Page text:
Thursday , October 29 2020
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Pain, brioche, and the language of taxation

Summary:
Ireland's Supreme Court recently ruled that the buns Subway uses in its sandwiches contain too much sugar to be considered "bread", and are thus subject to Value Added Tax (VAT). The decision lead to headlines and discussion along the lines of "Irish High Court Rules Subway’s Sandwich Bread Is Not Legally Bread" or "Ireland declares that Subway’s bread is basically cake". The emphasis was on how "confused" and "bizarre" the entire debate was, and the cost and arbitrary nature of distinctions made in tax legislation: "Having moral distinctions between foodstuffs in your tax regulations turns out to be an awfully expensive thing". Yet the discussion of whether or not Subway buns are bread is only confused and bizarre in English, with our barren culinary language. In French, the

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Ireland's Supreme Court recently ruled that the buns Subway uses in its sandwiches contain too much sugar to be considered "bread", and are thus subject to Value Added Tax (VAT). The decision lead to headlines and discussion along the lines of "Irish High Court Rules Subway’s Sandwich Bread Is Not Legally Bread" or "Ireland declares that Subway’s bread is basically cake". The emphasis was on how "confused" and "bizarre" the entire debate was, and the cost and arbitrary nature of distinctions made in tax legislation: "Having moral distinctions between foodstuffs in your tax regulations turns out to be an awfully expensive thing".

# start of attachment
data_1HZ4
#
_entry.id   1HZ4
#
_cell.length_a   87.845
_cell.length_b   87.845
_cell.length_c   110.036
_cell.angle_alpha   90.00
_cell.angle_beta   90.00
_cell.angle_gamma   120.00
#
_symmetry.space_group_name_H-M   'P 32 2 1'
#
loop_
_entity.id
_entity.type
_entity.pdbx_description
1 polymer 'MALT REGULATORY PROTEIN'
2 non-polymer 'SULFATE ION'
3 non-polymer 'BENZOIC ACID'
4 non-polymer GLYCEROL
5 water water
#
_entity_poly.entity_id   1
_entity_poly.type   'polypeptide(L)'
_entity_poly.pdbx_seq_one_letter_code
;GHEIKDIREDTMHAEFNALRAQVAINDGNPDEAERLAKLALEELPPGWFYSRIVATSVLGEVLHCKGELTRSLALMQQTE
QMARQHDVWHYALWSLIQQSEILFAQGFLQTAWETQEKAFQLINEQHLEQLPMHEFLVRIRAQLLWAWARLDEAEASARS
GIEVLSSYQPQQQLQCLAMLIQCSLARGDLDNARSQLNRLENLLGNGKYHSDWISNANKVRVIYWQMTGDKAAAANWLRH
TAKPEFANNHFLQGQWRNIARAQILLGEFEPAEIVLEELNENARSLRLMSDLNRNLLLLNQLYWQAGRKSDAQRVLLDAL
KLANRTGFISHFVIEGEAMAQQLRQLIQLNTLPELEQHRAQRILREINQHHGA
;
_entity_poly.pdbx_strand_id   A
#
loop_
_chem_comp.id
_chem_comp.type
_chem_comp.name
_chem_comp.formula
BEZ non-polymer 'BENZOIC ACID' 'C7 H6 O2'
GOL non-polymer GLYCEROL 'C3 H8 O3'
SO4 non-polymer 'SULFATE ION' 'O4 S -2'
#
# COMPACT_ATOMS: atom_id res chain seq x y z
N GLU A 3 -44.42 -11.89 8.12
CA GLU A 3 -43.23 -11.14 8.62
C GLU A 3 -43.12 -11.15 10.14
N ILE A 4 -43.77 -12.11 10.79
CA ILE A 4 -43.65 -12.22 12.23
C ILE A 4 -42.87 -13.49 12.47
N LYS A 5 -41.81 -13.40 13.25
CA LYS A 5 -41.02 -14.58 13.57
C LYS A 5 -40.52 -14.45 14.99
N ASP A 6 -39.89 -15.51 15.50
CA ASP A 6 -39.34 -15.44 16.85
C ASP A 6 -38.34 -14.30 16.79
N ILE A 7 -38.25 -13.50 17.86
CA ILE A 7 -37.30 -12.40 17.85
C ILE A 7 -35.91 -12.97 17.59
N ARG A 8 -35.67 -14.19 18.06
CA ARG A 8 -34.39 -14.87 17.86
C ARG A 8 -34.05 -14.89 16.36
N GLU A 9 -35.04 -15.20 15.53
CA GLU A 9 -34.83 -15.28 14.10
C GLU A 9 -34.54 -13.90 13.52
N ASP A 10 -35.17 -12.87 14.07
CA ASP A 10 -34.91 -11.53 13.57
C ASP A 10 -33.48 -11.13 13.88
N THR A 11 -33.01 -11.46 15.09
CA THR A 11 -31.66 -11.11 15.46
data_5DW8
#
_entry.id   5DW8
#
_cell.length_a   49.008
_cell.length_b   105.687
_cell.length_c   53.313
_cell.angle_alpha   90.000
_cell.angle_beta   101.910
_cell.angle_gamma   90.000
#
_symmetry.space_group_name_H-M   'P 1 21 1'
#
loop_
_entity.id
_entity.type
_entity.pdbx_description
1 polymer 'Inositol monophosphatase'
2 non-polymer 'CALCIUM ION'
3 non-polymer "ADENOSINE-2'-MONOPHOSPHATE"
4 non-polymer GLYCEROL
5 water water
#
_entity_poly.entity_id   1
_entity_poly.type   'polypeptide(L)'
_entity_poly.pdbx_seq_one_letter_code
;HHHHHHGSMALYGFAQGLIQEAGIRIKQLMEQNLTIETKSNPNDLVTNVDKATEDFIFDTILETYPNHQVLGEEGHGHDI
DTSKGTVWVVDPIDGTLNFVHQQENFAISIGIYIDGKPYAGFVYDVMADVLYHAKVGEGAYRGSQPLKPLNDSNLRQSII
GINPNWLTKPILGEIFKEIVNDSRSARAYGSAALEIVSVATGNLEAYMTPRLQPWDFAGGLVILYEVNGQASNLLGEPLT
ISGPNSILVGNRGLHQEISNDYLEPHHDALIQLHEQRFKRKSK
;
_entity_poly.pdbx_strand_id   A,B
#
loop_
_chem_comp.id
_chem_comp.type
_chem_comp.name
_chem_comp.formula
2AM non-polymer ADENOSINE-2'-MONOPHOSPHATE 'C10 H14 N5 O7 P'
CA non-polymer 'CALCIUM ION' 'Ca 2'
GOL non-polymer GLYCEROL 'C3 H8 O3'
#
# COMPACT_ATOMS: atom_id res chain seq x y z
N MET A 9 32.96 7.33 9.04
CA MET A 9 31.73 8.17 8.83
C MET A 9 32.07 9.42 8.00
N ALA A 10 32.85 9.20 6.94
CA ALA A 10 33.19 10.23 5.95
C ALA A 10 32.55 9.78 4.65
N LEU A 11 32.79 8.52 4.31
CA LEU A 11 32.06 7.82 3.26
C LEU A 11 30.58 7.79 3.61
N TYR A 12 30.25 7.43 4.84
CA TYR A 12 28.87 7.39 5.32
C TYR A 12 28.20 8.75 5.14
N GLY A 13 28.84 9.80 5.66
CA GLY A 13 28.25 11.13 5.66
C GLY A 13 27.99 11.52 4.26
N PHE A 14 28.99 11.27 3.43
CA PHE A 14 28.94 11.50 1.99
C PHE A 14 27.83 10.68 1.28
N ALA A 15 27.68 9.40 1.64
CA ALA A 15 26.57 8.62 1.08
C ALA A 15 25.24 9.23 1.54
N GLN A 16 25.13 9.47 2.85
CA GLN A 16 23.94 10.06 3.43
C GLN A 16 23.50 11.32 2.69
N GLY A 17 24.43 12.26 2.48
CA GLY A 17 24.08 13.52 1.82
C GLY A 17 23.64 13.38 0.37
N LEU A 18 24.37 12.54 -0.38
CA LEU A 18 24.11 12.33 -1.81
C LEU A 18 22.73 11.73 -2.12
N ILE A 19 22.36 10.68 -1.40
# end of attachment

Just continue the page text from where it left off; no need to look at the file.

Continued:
Yet the discussion of whether or not Subway buns are bread is only confused and bizarre in English, with our barren culinary language. In French, the discussion would not seem peculiar. French distinguishes between three broad categories of baked goods: unsweetened bread is "pain", sweetened bread (often made with eggs and milk) is "brioche", and cake is "gâteau." Hence the expression "Qu'ils mangent de la brioche" is (somewhat misleadingly) translated as "let them eat cake", because there is no English word for sweetened bread.

Subway's response to the ruling was that “Subway’s bread is, of course, bread.” Yet even though the English language does not distinguish between "pain"-type bread and "broiche"-type bread, the distinction does exist - and can hold up in court. Yet the fact that Subway believed they had a plausible case, and the bemusement the case generated in the English-language media reveal the extent to which language and culture influence the types of distinctions tax systems are able to make.

The national and first official language of Ireland is Irish, rather than English. I don't know whether "arán"  - the Irish word for bread - also encompasses brioche, or the extent to which various forms of bread are distinguished in everyday speech. If you know, please leave a comment! 

Frances Woolley
I am a Professor of Economics at Carleton University, where I have taught since 1990. My research centres on families and public policy. My most-cited work is on modelling family-decision making, measuring inequality within the household, feminist economics, and tax-benefit policy towards families. I hold a BA from Simon Fraser University, an MA from Queen’s, and completed my doctorate at the London School of Economics, under the supervision of Tony Atkinson.

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